Mathematics is a subject of great intrinsic power and beauty. It is the universal language of science, and is essential for a clear and complete understanding of virtually all phenomena. Mathematical training prepares a student to express and analyze problems and relationships in a logical manner in a wide variety of disciplines, including the physical, engineering, social, biological, and medical sciences, business, and pure mathematics itself. This is a principal reason for the perpetual need and demand for mathematicians in education, research centers, government, and industry.
Lehigh University's Department of Mathematics seeks applications to fill two tenure-track positions in statistics or applied probability.
For these positions, we seek individuals with a specialization in an area of Statistics or Probability which includes connections to some area of application or development of computational tools for applications of statistical modeling and modern statistical analysis. Individuals should have expertise in one of the following areas: theory of statistics, statistical modeling of high-dimensional data, statistical decision making, machine learning, statistical aspects of risk theory or financial mathematics, stochastic modeling in mathematical biology, risk modeling, statistical aspects of actuarial science or complicated data analytics using stochastic models with applications in data science. Other specialties that mesh with departmental needs will be considered. Ability in teaching the theory of statistics and some intermediate level courses in computational statistics is required.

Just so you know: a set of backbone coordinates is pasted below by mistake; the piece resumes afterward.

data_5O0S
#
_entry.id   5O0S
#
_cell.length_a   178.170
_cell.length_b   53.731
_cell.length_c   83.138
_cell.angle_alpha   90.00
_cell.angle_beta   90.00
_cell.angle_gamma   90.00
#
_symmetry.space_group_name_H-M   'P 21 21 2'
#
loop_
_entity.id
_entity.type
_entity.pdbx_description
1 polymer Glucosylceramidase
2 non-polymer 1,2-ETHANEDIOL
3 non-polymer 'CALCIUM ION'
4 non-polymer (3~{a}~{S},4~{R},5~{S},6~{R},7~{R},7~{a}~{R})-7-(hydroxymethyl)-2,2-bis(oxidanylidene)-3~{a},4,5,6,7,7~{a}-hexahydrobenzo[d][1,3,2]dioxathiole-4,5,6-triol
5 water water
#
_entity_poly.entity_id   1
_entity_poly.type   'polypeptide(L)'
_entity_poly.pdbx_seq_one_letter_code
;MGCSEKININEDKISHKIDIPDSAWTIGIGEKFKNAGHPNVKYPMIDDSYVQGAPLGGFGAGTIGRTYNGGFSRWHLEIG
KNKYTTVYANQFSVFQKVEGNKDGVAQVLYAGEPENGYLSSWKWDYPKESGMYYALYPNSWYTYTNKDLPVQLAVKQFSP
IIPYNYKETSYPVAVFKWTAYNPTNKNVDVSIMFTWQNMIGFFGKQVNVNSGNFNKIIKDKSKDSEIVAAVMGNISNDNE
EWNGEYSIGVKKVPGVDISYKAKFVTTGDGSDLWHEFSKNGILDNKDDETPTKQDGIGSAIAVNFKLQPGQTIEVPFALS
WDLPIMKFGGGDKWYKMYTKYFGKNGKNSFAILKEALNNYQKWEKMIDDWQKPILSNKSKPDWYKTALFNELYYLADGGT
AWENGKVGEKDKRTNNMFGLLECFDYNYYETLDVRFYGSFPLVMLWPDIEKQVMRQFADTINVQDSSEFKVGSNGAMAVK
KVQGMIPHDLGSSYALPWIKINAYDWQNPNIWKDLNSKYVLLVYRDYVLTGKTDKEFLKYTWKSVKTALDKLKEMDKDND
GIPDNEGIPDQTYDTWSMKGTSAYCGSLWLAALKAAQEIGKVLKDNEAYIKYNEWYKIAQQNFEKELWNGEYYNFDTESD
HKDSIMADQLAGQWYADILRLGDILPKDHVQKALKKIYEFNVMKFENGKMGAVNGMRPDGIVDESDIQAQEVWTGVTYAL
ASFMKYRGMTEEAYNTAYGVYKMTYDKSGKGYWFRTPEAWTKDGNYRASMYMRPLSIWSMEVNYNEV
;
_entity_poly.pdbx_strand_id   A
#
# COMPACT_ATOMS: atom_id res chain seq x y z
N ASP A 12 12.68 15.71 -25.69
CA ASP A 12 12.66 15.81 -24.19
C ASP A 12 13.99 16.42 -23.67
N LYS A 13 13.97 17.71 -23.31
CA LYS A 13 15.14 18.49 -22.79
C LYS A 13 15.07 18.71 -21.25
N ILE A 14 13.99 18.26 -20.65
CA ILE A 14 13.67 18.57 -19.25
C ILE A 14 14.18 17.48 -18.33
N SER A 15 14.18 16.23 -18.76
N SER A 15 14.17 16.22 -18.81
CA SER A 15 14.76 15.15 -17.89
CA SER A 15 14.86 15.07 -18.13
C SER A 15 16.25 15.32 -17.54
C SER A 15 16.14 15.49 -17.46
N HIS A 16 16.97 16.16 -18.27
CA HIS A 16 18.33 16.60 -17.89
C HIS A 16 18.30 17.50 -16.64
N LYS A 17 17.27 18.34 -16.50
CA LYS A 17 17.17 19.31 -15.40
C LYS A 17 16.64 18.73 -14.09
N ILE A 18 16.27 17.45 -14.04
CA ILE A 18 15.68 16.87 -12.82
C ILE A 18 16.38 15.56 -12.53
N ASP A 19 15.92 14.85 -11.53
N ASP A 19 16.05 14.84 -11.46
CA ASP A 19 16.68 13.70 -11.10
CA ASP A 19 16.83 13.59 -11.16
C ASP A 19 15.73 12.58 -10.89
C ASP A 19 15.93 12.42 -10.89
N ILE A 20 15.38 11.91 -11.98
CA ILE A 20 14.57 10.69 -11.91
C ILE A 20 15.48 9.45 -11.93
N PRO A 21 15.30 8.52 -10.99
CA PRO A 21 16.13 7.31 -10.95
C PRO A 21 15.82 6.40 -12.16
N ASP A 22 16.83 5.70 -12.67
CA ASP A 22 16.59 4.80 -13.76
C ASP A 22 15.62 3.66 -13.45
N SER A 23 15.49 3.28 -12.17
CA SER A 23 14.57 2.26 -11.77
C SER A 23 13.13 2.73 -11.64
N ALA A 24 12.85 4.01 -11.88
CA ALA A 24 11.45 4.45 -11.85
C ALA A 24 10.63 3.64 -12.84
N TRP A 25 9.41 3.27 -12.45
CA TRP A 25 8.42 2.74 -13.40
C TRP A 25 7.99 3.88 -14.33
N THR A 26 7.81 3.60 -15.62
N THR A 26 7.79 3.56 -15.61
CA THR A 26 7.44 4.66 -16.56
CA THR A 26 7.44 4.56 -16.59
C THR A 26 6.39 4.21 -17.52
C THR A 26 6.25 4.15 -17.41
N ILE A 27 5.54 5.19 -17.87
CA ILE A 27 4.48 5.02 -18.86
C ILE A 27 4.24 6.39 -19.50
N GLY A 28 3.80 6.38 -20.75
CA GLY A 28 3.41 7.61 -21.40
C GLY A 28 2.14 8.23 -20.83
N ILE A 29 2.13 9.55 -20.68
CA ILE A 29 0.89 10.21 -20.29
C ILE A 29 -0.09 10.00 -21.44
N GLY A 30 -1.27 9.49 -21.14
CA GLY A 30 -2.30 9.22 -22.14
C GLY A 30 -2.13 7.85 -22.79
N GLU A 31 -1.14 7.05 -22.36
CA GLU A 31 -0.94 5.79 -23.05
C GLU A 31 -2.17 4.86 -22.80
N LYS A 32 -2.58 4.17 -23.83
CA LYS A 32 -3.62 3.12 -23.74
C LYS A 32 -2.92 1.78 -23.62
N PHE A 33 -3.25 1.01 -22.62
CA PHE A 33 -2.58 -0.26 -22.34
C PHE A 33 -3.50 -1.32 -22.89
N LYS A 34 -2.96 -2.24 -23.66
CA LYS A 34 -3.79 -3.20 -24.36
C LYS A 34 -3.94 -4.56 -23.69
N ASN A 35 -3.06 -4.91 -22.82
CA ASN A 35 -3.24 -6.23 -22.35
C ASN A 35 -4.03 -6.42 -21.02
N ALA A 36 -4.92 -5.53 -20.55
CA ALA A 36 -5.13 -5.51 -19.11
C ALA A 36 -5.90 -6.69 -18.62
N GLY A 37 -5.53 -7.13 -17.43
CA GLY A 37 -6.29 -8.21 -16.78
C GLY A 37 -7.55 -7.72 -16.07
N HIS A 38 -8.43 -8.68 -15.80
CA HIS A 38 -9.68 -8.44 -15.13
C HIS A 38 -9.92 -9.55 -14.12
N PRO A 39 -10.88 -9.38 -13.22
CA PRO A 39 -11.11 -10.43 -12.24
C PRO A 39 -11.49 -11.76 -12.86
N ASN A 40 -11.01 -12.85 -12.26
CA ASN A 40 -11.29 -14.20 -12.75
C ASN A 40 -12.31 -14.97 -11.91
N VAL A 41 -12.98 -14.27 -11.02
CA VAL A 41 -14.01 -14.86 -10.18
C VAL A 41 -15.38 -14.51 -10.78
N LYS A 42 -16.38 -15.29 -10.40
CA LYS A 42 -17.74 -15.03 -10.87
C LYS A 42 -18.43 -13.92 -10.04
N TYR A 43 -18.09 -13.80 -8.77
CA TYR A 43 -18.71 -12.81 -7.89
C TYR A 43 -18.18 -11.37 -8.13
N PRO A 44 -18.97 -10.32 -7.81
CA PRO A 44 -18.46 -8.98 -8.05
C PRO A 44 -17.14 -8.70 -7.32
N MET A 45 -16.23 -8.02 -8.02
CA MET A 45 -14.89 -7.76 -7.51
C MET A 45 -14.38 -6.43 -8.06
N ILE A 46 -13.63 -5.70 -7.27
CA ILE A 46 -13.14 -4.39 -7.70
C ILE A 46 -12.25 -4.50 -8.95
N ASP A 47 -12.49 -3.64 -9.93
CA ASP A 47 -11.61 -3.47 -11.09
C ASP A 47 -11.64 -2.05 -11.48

For more information please see our ad: http://www.mathjobs.org/jobs/jobs/12343
A Everett Pitcher Lecture Series
A lecture series in honor of A Everett Pitcher is held annually, and is coming up this fall. Pitcher was secretary of the AMS from 1967 until 1988, and served in the mathematics department here at Lehigh from 1938 until 1978, when he retired as distinguished Professor of Mathmatics. He died on December 4, 2006 at the age of 94.
In spring of 2019 our speaker will be Richard Hamilton from Columbia University. Dr. Hamilton was born in Cincinnati, Ohio, in 1943. He received his B.A in 1963 from Yale University, and Ph.D. in 1966 from Princeton University at age 23. He taught at Cornell University, UC San Diego, and UC Irvine before joining Columbia University where he is currently Davies Professor of Mathematics. There will be three lectures:
- Monday: 4/15/19 "The Ricci Flow and the Poincare Conjecture "
- Wednesday: 4/17/19 "Estimates for the Ricci Flow"
- Thursday: 4/18/19 "Surgery on the Ricci Flow"